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The definition of DI quoted from Wikipedia states:

A. High-level modules should not depend on low-level modules. Both should depend on abstractions. B. Abstractions should not depend upon details. Details should depend upon abstractions.

I'm trying to apply that principle to my code:

class Printer{
        private $logger;    
        function __construct(Zend_Log $logger){
            $this->logger=$logger;
        }    
       function print(){
          //Some code
          $this->logger->log('Logger in action ;)');
       }        
    }

Now since why Printer class depends on Zend_Log which is neither an abstract class nor an interface then I'm violating the Dependency Inversion principle.

How can I fix that knowing that Zend_Log doesn't extend an abstract class nor implement an interface?

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3  
Nice question.. –  Mike B Nov 7 '12 at 18:48
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2 Answers

up vote 5 down vote accepted

The easiest approach would be to use an Interface Adapter, e.g. create the API your Printer is supposed to use in an Interface and then implement that Interface in an Adapter for the Zend_Log component. Pass the concrete Adapter to the Printer. The Printer will then depend on the PrinterLog and not the concrete Zend_Log.

interface PrinterLog
{
    public function log($whatever);
}

class ZendPrinterLogAdapter implements PrinterLog
{
    private $logger;

    public function __construct(Zend_Log $logger)
    {
        $this->logger = $logger
    }

    public function log($whatever)
    {
        // delegate call to $this->logger
    }
}

class Printer
{ 
    private $logger; 

    function __construct(PrinterLog $logger)
    { 
        $this->logger = $logger; 
    }
} 

$printer = new Printer(new ZendPrinterLogAdapter(new Zend_Log));
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aah I see. So you wrapped Zend_Log and delegated all method calls to through the wrapper class. A question though if I'm building an application using Zend framework should I always wrap the library classes like that? classes such as Zend_Mail, Zend_Session, Zend_DB,...etc must all be wrapped first before using them in my code? –  Songo Nov 7 '12 at 18:49
    
I realize it's essentially the same pattern, but isn't this a case where we'd want to call it a Proxy (instead of an Adapter) since we don't want to change the interface, just abstract it? Or am I off-base? re: stackoverflow.com/questions/350404/… –  Lübnah Nov 7 '12 at 18:51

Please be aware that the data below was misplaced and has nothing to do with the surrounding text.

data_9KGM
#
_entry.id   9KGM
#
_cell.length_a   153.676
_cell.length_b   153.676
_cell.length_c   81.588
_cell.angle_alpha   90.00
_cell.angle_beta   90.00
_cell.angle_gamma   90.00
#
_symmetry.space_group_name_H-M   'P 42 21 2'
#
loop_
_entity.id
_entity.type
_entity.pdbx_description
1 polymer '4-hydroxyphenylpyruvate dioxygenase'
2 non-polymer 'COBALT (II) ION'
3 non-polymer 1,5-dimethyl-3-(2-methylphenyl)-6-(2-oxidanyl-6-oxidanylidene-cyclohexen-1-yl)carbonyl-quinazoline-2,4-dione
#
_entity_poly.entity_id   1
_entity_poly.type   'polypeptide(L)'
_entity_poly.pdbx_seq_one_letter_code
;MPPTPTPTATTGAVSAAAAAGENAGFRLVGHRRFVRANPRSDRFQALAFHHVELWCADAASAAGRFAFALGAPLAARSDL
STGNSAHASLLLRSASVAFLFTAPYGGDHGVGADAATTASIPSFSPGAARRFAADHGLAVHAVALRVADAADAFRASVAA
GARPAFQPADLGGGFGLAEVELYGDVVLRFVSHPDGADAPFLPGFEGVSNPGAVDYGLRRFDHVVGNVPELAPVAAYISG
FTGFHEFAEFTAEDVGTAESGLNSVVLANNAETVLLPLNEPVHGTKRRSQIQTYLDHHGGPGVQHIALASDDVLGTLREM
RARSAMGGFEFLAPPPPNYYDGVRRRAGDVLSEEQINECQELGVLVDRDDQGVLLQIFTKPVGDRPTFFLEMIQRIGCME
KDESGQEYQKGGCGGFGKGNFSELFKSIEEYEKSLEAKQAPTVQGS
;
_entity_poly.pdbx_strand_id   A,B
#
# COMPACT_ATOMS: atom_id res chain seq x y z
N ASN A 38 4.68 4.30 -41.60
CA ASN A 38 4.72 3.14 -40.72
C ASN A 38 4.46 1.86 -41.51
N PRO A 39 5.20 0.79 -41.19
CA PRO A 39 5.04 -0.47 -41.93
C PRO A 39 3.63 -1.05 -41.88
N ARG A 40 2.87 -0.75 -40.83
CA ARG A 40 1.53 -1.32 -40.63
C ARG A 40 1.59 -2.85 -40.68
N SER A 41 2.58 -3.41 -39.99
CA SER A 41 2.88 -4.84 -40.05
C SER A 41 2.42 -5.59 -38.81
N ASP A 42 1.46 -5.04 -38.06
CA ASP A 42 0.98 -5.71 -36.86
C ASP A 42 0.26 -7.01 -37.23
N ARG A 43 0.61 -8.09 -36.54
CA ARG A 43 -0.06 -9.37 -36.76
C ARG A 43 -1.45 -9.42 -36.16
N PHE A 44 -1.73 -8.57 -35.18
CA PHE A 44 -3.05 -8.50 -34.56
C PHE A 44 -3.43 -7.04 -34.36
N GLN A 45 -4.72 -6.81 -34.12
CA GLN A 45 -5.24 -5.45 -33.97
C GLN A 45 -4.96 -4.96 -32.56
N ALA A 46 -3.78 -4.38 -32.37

@Songo If you want to follow DIP religiously, then yes. The benefit is that the lower layers can be more easily swapped out with different implementations, which benefits change and maintenance. However, it takes extra effort to write those adapters. It's a tradeoff and judgement you have to make yourself. Also see blog.8thlight.com/uncle-bob/2012/08/13/… –  Gordon Nov 7 '12 at 19:13
    
@Gordon that's a good point, actually there was another problem that I was trying to solve by applying the DI which is unit testing. Ignoring the fact that I can mock concrete classes in PHP, if I wanted to test the Printer class in isolation from Zend_Mail then I needed to pass it a mock of an interface not a concretion. Looking at it this way is wrapping the zend framework library classes the only solution for unit testing to work in isolation? –  Songo Nov 7 '12 at 19:22
    
@Lübnah Hmm, it's an Adapter to me because I do not want a placeholder here. The Interface defines a specific role at that specific dependency level. Anything that can fulfill this role from a lower dependency level needs to adapt to that interface, even if it is a 1:1 delegation like in this case. –  Gordon Nov 7 '12 at 19:23
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Here is somewhat alternative take on same API .. so this would be you standard setup:

interface Printerish // couldn't think of a good ajective
{
    public function print();
}

interface CanLogStuff // couldn't think of a good ajective
{
    public function log( $text );
}


class Printer implements Printerish
{
    public function print()
    {
        // do something
    }
}

And this would be loggable printer:

class LoggedPrinter implements Printerish
{
    protected $logger;
    protected $pritner;

    public function __construct( Printerish $printer, CanLogStuff $logger )
    {
        $this->logger = $logger;
        $this->printer = $printer;
    }

    protected function print()
    {
        $this->logger( 'I can print, I can print !!' );
        $this->printer->print();
    }

}

Where this come from is the following use-case: if in real world you want to start controlling the use of a real printer (intern has been printing out the internet again). Then you would not make a different printer. You would be trying to add some external control.

In programming it kinda relates to Open/closed principle.

Keep in mind that this is just an idea and one should take a hard look at this before trying to use in production code.

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